Things will be said. They will say things they’ll regret. They’ll say things they won’t. They may say things they never thought they could ever say to someone they love. They’ll be quiet, they’ll be loud. They will make you cry. They might cry themselves. They will surprise you, they will disappoint you greatly. You might not be able to think of them the same way again. You might regret it. It might get worse. It might get much, much worse, before it gets better. It might never get better. This is something you need to wrap your head around, not because your parents are monsters, but because the world is scary, and when people don’t understand something, they get scary.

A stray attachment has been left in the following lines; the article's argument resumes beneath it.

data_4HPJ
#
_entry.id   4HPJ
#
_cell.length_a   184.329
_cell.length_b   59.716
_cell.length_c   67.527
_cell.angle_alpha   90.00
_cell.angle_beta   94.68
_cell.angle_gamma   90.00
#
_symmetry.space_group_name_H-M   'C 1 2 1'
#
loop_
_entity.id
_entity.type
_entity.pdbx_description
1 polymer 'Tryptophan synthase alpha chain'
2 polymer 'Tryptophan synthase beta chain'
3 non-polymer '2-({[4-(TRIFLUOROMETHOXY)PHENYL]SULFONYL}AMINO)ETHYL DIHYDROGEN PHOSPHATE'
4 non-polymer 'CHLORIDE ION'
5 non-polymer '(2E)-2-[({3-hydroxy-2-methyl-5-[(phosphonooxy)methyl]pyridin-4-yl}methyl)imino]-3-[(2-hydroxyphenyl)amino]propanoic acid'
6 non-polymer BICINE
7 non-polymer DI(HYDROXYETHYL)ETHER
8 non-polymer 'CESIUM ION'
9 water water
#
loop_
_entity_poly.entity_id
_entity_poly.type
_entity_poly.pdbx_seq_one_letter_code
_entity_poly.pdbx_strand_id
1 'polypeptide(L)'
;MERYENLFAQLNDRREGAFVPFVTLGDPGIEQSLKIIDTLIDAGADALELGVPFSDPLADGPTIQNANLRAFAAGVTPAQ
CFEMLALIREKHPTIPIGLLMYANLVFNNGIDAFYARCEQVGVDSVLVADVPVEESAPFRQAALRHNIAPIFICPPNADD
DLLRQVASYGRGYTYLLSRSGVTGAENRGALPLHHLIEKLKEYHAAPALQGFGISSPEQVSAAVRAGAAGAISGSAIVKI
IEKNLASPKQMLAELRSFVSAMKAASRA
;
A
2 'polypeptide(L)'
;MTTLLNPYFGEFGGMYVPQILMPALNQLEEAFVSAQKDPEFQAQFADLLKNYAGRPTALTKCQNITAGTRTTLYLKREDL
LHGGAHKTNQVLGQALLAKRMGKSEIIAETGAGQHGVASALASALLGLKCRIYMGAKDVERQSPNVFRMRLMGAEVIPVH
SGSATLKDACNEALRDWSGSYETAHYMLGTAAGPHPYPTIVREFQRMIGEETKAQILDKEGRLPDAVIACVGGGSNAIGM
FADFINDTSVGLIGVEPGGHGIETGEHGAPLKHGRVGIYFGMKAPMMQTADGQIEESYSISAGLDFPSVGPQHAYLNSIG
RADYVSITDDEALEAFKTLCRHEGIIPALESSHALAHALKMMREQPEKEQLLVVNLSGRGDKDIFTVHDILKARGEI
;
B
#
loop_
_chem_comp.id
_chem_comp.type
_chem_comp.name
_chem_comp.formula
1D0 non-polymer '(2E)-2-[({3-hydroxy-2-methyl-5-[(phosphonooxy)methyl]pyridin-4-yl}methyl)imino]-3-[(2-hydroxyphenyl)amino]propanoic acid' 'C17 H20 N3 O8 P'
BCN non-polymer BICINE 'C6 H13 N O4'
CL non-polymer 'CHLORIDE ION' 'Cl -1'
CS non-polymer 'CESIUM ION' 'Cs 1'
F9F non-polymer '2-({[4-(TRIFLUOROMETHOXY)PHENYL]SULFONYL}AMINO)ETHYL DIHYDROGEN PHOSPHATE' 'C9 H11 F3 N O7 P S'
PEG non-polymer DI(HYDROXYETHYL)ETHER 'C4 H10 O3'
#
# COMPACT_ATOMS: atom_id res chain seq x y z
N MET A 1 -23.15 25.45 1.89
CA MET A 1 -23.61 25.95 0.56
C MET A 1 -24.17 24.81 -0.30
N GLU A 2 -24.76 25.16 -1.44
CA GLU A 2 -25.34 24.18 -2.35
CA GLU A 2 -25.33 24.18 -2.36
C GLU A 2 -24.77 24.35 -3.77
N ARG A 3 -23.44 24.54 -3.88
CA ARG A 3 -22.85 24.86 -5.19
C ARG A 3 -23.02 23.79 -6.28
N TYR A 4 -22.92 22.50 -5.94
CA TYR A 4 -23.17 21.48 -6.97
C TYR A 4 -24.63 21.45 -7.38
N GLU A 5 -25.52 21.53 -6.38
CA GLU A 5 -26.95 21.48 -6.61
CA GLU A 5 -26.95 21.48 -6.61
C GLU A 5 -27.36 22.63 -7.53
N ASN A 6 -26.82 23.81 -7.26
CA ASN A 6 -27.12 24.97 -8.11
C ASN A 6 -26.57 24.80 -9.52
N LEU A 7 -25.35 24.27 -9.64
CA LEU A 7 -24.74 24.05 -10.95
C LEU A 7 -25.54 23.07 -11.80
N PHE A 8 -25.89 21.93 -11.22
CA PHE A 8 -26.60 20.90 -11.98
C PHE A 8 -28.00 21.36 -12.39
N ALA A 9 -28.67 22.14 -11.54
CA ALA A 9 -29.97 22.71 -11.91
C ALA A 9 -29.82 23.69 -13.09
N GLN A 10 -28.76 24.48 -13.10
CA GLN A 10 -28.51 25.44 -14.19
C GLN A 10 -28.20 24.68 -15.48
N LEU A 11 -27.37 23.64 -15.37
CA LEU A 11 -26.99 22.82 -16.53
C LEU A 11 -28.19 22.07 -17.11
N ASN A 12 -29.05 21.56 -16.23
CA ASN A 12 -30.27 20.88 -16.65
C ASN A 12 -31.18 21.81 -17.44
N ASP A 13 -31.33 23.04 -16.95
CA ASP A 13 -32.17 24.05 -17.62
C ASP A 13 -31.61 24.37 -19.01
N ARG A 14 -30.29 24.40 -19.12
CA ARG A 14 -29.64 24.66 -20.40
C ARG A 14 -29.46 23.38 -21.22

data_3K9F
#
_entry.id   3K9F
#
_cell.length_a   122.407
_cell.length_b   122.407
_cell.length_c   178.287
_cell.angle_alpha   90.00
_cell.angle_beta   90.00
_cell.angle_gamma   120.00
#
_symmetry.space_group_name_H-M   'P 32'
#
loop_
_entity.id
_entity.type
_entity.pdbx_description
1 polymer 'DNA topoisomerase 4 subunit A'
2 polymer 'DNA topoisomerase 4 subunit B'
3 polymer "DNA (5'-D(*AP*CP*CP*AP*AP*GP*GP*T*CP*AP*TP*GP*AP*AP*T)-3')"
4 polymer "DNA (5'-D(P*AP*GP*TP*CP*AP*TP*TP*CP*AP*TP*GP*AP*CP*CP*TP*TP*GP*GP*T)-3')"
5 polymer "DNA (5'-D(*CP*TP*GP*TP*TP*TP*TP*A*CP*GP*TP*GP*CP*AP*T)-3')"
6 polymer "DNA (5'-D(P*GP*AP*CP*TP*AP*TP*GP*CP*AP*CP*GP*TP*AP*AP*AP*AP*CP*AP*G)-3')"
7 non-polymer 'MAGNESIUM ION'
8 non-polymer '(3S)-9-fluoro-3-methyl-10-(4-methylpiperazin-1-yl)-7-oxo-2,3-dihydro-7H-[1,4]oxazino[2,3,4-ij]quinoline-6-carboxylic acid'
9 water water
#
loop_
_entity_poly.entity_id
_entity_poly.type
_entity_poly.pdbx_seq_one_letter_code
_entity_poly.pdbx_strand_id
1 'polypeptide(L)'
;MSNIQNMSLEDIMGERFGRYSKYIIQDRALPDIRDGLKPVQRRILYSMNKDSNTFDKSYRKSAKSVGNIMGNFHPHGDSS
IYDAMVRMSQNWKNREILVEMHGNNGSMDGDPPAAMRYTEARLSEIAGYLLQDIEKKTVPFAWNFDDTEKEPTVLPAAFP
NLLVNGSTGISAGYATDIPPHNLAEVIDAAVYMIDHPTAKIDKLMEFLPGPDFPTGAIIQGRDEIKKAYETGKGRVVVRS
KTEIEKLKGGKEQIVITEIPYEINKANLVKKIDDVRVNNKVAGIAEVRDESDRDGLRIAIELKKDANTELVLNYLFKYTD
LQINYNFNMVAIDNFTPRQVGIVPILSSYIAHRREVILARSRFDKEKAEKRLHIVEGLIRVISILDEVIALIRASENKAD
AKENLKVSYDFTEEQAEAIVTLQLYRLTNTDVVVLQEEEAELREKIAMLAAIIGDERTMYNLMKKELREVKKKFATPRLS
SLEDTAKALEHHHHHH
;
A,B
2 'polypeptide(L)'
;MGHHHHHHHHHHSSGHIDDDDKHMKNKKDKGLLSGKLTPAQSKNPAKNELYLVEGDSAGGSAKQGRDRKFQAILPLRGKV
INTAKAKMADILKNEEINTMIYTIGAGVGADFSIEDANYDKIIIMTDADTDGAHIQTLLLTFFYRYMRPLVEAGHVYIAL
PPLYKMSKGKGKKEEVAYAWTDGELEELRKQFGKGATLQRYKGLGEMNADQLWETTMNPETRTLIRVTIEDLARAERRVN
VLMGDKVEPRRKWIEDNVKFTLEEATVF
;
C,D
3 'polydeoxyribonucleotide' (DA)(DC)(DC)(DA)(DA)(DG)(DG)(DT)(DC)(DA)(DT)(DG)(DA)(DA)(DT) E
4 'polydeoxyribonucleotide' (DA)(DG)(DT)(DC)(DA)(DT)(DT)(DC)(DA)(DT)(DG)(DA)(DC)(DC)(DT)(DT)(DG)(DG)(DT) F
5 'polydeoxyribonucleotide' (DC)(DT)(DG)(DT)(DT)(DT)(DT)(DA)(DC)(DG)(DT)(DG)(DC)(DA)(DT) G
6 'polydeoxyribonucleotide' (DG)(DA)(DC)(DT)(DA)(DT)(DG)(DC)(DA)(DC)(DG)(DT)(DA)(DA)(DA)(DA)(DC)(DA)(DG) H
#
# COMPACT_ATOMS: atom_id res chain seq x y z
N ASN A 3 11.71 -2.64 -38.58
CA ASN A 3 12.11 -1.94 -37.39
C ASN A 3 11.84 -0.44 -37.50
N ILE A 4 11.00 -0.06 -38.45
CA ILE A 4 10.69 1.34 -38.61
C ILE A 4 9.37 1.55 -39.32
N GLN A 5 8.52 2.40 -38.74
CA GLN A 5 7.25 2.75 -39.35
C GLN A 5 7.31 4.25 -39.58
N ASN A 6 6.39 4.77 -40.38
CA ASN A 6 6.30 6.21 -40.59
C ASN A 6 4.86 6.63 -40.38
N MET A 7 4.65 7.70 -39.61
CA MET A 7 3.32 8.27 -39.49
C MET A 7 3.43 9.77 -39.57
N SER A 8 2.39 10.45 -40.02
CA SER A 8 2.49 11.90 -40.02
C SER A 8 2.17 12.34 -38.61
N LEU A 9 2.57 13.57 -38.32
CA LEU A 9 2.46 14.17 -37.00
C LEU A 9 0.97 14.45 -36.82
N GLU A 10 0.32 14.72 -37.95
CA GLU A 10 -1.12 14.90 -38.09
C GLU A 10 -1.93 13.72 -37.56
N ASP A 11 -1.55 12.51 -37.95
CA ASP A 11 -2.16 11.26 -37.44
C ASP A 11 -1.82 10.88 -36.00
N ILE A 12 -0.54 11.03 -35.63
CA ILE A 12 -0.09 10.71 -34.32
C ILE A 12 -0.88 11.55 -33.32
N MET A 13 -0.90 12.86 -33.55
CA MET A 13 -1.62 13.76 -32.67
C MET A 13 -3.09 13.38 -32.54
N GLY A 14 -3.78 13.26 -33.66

When you come out to your parents, you temporarily switch roles with them. You will be the patient listener, who answers all their questions, possibly ridiculous as they may be, followed by a multitude of ‘whys?’ You will be the understanding one, who thinks far in advance, who is listening to everything they’re saying when they’re saying nothing at all. And you will lose your temper, but realize it’s only because they love you. Be kind to them, even if they don’t deserve it, even if they don’t want it. Be kind to yourself, because you, my friend, are a beautifully brave soul. If nothing else, remember that.